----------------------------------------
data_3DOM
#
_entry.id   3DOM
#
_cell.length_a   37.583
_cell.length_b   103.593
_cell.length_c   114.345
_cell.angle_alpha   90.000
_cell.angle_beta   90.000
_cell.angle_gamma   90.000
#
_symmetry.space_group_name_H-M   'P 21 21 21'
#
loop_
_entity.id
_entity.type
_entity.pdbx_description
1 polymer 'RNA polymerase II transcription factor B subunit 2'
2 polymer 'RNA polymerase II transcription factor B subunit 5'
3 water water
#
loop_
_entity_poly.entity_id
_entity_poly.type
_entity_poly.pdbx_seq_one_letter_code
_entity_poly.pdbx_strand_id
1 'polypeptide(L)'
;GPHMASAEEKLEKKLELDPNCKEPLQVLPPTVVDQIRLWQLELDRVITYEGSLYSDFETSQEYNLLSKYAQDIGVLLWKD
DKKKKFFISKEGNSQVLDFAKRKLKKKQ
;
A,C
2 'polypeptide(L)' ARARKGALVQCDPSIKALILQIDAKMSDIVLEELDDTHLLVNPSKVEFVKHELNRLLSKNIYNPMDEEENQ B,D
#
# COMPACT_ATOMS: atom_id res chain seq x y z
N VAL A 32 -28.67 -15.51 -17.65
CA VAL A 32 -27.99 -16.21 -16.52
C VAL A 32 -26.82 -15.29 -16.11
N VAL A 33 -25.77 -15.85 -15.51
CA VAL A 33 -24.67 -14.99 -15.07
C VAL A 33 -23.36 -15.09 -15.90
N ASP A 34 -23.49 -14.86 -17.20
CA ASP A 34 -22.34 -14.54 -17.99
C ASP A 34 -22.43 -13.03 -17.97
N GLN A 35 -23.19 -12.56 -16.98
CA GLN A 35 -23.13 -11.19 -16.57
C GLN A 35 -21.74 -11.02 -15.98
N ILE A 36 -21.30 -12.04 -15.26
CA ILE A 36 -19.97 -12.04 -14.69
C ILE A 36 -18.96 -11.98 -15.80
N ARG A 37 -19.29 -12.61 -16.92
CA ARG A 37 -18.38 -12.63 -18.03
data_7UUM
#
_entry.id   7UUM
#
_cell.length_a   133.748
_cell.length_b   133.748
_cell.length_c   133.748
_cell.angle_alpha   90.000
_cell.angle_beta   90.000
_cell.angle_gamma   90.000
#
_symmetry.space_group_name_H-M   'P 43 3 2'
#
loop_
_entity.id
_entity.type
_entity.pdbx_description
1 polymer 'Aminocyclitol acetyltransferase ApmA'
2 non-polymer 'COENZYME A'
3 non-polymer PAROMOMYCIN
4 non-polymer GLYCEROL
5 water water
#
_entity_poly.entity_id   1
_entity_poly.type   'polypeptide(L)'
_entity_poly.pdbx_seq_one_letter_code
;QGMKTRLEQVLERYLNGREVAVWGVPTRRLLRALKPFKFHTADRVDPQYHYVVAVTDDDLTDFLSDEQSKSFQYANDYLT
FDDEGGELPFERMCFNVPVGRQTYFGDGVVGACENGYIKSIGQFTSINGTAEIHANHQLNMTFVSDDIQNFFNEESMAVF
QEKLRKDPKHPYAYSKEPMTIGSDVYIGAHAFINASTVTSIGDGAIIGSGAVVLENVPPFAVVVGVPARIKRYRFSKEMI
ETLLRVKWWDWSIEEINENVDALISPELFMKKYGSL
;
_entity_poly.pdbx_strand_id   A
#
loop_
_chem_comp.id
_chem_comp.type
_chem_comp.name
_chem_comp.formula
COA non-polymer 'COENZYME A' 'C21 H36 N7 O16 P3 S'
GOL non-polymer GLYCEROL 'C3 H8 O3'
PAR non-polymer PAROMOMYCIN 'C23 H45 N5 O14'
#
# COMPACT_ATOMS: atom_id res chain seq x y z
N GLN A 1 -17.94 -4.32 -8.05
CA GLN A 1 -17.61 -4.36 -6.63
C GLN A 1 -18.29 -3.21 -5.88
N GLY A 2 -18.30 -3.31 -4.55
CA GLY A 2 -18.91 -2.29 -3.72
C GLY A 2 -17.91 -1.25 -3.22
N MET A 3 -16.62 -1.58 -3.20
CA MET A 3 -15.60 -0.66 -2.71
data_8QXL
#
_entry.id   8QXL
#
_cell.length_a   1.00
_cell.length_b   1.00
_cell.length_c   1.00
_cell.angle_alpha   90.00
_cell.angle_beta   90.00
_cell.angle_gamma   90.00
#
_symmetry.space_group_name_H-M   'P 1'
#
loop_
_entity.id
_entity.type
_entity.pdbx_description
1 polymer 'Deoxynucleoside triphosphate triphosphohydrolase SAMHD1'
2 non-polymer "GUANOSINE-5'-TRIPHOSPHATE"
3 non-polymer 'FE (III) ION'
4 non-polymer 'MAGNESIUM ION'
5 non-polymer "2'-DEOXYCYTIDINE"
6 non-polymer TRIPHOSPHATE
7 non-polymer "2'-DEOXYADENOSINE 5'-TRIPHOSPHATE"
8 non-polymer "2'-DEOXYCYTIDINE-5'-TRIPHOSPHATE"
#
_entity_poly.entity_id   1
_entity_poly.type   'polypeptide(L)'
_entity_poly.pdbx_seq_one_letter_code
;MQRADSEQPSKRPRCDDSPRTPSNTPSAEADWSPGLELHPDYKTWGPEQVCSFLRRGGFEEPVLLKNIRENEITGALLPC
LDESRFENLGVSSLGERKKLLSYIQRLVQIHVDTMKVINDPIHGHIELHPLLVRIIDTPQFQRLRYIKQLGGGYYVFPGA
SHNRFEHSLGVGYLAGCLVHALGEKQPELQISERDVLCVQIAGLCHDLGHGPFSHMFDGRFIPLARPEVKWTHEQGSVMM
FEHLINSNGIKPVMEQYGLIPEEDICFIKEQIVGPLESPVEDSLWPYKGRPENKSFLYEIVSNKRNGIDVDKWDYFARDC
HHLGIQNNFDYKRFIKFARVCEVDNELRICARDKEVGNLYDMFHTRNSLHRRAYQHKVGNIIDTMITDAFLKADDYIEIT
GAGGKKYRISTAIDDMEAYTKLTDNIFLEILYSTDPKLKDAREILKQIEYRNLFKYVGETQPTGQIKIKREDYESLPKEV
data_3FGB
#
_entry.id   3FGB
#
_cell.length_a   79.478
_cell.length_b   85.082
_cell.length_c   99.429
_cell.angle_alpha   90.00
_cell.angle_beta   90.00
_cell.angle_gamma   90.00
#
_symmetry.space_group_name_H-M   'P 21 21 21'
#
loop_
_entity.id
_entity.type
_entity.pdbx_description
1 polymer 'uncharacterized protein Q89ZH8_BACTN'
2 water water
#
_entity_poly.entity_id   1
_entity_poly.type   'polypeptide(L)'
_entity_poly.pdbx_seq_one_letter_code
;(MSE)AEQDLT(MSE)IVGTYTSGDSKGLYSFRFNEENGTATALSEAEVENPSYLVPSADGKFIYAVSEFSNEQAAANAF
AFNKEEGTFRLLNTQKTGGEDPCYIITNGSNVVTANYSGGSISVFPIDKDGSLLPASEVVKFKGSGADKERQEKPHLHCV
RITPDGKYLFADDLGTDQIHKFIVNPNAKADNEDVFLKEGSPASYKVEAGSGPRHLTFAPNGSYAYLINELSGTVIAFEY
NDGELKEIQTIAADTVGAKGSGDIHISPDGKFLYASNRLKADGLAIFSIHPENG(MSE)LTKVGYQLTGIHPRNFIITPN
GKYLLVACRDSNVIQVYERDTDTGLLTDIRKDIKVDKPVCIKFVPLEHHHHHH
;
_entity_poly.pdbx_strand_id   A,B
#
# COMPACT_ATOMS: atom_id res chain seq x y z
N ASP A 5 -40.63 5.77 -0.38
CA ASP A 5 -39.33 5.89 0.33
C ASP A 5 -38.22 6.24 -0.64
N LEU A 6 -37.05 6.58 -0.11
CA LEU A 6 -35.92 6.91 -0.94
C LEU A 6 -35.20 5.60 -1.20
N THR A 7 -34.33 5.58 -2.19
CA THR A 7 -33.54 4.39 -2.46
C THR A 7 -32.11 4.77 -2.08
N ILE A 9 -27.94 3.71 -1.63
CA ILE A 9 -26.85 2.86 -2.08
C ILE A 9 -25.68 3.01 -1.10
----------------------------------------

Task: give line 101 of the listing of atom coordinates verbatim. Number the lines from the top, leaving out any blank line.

N MET A 3 -16.62 -1.58 -3.20